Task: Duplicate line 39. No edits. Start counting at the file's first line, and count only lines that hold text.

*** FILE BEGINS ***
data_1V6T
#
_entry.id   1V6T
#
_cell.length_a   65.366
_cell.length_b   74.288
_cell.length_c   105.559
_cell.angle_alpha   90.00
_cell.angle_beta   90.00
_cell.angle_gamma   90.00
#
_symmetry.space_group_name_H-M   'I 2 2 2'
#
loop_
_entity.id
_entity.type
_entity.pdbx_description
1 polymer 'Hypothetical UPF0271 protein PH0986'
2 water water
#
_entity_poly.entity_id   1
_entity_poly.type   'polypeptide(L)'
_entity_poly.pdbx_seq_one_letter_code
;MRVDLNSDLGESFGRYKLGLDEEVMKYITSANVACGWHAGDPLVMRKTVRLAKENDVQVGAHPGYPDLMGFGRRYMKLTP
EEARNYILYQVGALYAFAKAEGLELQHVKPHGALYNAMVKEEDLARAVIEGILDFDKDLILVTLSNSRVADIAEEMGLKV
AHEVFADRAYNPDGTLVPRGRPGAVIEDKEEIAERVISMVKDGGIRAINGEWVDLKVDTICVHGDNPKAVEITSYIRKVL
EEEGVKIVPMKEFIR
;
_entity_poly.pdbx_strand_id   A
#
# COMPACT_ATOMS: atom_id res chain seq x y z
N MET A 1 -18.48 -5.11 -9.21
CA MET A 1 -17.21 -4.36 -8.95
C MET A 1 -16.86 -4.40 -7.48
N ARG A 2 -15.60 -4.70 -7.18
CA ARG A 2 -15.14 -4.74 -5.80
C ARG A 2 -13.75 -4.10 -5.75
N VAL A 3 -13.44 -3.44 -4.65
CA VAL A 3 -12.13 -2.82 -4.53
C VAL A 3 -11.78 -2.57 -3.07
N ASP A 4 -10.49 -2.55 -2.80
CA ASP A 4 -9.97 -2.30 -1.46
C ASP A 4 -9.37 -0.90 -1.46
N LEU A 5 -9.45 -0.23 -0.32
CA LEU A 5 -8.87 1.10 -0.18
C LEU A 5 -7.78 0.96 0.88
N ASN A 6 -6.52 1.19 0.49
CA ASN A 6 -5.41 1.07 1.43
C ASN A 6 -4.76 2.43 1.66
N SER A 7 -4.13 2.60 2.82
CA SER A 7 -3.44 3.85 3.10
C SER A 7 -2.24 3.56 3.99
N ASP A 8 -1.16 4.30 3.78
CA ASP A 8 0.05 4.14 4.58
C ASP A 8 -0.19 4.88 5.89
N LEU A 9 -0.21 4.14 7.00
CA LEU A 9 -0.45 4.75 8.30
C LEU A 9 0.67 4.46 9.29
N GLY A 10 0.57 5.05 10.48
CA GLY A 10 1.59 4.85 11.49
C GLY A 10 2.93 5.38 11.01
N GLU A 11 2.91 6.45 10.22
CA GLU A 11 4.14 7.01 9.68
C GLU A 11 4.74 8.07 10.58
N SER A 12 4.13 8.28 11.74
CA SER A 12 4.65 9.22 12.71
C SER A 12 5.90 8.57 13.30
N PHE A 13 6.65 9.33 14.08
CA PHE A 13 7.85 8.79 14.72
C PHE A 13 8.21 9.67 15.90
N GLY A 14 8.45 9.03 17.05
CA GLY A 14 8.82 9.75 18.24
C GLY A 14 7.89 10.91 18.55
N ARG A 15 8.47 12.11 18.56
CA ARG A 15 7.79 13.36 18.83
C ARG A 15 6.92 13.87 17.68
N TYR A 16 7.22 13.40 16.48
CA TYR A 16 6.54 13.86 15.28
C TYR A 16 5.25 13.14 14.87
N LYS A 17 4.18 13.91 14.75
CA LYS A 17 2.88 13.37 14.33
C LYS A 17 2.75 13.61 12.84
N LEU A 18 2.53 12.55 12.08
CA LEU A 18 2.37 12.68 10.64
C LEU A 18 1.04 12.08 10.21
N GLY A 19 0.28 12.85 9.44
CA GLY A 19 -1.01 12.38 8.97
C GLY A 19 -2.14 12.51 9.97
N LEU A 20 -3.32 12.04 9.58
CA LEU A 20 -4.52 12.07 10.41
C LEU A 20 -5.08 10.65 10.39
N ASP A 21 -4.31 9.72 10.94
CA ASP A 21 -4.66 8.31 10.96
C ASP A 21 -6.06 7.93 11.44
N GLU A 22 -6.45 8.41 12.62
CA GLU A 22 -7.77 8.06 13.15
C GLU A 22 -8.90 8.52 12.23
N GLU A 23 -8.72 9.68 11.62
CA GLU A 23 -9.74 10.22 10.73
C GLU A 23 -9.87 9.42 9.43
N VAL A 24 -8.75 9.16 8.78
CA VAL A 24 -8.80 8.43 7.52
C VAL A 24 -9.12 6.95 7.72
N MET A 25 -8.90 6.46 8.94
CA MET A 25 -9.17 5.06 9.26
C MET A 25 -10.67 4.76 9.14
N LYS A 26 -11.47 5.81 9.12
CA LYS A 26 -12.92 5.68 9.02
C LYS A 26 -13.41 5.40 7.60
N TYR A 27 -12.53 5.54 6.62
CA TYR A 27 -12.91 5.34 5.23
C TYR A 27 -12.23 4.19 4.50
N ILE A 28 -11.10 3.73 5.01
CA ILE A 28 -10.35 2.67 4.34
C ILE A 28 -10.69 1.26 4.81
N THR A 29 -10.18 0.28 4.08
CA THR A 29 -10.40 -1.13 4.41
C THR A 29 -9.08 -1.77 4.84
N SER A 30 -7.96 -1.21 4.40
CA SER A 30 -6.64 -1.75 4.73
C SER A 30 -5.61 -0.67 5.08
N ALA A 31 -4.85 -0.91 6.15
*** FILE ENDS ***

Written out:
CA VAL A 3 -12.13 -2.82 -4.53